Last year, I watched a movie that blew my mind – Hellaro. I am almost a year late talking about it, but well, the movie is so beautiful that even a year later, every scene, every frame is fresh in my mind. It was probably the first time Garba (Both the song and dance) has been used to represent women’s liberty and subversion of patriarchy in a film. It is the first time a Gujarati movie has won the national award for the best feature film. Hellaro showcases the story of crushed women in a backward village in the middle of the Kutch dessert and how they revolt against the male authority and patriarchy. It pits female expression against male suppression. It shows how the men in the underdeveloped Samarpura are unimaginably boorish, lusty, and violent towards women, expecting unquestioned surrender and obedience from the women. Even their jokes come at the cost of a woman’s pain. Women in this village are forbidden by the men to dance garba. I n a state like Gujarat, where garba is a mode of joy for men and women alike, such a rule is crushing. It is believed that if the women dance, the Goddess will take offence and punish the village. It hasn’t rained in the village for two years now now, and the men dance around the Goddess brandishing swords while the women watch from the small windows of their bhungda, in the hope that this would appease the Goddess and it would rain. I related to the protagonist Manjhri, a newly wed bride in the village when she says, “Isn’t it weird that when it does not rain, the men dance and the women fast?”
Well, this isn’t a movie review or a summary. The movie is inspired by an actual folk tale. When I found out about this after seeing the movie, it piqued my curiosity. Are there really such places where women are not allowed to dance – in the name of traditions or beliefs or any other reason? I was hoping this would be false, that it wouldn’t be for real, everybody has an equal right to celebrate a festival and enjoy the garba. I was quite wrong. I found two places in Gujarat which are all-male garba venues, and women are not allowed to dance there.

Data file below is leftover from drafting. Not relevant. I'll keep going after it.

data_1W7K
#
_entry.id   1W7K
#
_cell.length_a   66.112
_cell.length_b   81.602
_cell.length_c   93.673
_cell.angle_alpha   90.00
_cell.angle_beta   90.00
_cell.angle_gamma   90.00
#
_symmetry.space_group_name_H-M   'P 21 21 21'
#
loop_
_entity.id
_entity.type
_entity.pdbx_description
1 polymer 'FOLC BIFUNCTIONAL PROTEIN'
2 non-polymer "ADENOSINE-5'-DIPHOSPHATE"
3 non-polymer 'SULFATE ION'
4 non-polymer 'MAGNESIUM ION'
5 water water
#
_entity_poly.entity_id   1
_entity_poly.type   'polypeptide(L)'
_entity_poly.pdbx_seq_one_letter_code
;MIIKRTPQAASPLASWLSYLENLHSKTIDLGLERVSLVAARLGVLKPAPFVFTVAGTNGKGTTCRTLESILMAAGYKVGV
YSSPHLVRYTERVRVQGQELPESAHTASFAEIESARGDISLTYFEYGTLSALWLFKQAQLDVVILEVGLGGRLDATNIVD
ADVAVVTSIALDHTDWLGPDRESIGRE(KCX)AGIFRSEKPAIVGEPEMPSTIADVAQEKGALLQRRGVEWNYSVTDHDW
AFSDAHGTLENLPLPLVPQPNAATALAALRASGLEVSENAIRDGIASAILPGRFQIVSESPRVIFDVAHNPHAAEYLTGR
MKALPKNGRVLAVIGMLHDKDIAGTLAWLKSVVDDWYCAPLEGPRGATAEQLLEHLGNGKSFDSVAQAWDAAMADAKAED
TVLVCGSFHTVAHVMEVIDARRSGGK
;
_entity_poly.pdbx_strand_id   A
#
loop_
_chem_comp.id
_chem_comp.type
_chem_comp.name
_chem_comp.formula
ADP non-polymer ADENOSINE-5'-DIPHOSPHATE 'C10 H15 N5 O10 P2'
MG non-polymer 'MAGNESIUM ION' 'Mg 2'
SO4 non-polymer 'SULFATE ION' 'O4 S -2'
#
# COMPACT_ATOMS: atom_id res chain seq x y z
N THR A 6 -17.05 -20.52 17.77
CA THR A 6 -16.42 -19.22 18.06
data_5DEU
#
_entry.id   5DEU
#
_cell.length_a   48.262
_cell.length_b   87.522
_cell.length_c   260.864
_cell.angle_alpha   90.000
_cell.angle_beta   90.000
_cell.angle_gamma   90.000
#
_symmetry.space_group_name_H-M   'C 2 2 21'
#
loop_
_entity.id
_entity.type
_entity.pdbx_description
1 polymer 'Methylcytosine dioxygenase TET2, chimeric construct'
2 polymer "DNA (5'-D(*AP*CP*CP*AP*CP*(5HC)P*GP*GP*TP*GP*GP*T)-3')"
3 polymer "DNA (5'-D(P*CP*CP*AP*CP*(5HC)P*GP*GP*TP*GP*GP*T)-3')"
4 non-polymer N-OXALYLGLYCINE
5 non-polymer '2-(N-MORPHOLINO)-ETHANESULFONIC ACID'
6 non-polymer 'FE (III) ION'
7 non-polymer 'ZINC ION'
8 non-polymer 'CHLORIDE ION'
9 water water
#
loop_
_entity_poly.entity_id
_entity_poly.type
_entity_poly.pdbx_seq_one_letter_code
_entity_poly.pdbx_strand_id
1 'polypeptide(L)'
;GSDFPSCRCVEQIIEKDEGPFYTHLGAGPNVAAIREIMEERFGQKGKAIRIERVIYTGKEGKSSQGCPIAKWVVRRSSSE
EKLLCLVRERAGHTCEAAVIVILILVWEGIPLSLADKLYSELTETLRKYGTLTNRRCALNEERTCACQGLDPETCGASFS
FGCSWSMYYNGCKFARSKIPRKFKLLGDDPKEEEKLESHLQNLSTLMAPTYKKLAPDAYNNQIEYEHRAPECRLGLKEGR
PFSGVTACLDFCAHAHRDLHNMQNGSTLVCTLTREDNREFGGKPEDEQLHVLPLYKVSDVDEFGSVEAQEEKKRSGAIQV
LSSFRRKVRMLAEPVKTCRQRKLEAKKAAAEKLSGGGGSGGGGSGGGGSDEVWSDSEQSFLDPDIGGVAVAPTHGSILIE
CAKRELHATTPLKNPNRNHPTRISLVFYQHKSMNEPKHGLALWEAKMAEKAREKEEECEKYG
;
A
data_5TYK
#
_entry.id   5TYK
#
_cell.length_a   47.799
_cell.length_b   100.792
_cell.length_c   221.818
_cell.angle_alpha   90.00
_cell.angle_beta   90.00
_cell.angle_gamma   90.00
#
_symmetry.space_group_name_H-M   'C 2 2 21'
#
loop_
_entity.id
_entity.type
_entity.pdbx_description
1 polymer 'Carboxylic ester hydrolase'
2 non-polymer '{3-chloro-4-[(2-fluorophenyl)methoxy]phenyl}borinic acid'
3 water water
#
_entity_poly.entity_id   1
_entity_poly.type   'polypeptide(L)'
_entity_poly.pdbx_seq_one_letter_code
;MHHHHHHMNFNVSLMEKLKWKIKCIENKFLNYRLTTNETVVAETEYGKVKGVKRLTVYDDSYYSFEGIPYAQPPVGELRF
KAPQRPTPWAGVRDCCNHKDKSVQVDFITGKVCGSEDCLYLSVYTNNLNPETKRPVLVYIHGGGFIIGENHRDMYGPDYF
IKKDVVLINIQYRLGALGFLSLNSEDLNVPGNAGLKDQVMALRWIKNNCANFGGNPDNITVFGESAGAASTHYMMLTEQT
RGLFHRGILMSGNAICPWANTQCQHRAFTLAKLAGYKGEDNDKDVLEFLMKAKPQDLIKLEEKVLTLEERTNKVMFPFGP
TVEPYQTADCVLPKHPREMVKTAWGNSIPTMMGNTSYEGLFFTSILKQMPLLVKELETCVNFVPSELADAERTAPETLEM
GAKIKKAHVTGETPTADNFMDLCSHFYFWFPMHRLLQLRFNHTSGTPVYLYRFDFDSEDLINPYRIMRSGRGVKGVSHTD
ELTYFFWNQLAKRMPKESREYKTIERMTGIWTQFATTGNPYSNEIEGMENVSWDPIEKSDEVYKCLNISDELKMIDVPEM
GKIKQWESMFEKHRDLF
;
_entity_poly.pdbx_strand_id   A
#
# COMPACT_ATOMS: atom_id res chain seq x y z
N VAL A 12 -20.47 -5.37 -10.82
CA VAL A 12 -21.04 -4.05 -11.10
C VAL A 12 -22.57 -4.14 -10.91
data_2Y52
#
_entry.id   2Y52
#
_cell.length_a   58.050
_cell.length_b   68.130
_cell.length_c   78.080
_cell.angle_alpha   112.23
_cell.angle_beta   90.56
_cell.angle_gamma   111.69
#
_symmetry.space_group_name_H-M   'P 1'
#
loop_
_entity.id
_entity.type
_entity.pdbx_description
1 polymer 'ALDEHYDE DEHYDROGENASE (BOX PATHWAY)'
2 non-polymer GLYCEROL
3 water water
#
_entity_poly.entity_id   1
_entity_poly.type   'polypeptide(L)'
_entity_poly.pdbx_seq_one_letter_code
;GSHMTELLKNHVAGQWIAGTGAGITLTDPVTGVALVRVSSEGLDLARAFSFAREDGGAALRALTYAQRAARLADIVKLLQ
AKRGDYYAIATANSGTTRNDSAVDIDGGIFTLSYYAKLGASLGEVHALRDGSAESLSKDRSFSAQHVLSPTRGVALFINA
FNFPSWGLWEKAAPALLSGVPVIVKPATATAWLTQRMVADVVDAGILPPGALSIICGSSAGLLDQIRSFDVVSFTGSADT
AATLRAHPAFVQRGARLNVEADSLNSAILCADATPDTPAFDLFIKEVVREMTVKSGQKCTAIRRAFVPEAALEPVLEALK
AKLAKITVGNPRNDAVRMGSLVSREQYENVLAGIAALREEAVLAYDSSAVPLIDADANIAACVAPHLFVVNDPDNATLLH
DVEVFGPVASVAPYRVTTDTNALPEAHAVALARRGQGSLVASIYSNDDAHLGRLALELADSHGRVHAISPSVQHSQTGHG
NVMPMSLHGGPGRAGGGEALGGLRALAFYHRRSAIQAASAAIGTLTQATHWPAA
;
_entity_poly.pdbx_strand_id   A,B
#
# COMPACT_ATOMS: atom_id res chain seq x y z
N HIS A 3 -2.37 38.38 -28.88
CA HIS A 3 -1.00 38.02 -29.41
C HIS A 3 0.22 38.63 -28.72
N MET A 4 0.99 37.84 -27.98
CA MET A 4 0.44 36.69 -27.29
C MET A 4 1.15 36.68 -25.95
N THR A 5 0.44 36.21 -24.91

The Harsiddhi Garba, Ghadiyali Pol, Mandvi, Vadodara
While Ahmedabad is known for being the walled city, with beautiful old residential establishments called as pol. However, pols are not limited to Ahmedabad alone. There are many pols in Vadodara too, with beautiful artwork and lots of heritage value. One such pol is the Ghadiyali pol near the Mandvi Gate. In one of the lanes of this pol is the age-old Amba Mata Temple. This temple is believed to be centuries old, and the traditional garba is being organized at this temple for at least the past 150 years. The temple is dedicated to Goddess Harsiddhi. The temple was built by the Gaekwads. According to the legend, the King had gone to Ujjain to bring the Goddess with him back to his kingdom. The goddess asked him to start walking and she will follow, but she asked the King to not look back. However, the King lost patience, and out of eagerness turned around to look back. The Goddess stopped right there and refused to move ahead. This is where the King then built a temple for her.
What is unique about the garba played here, compared to other venues is that only men participate in this garba. This has been so for as long as anyone can remember. Children – both boys and girls, below 15 years of age are also allowed to dance, but women of any age are not allowed.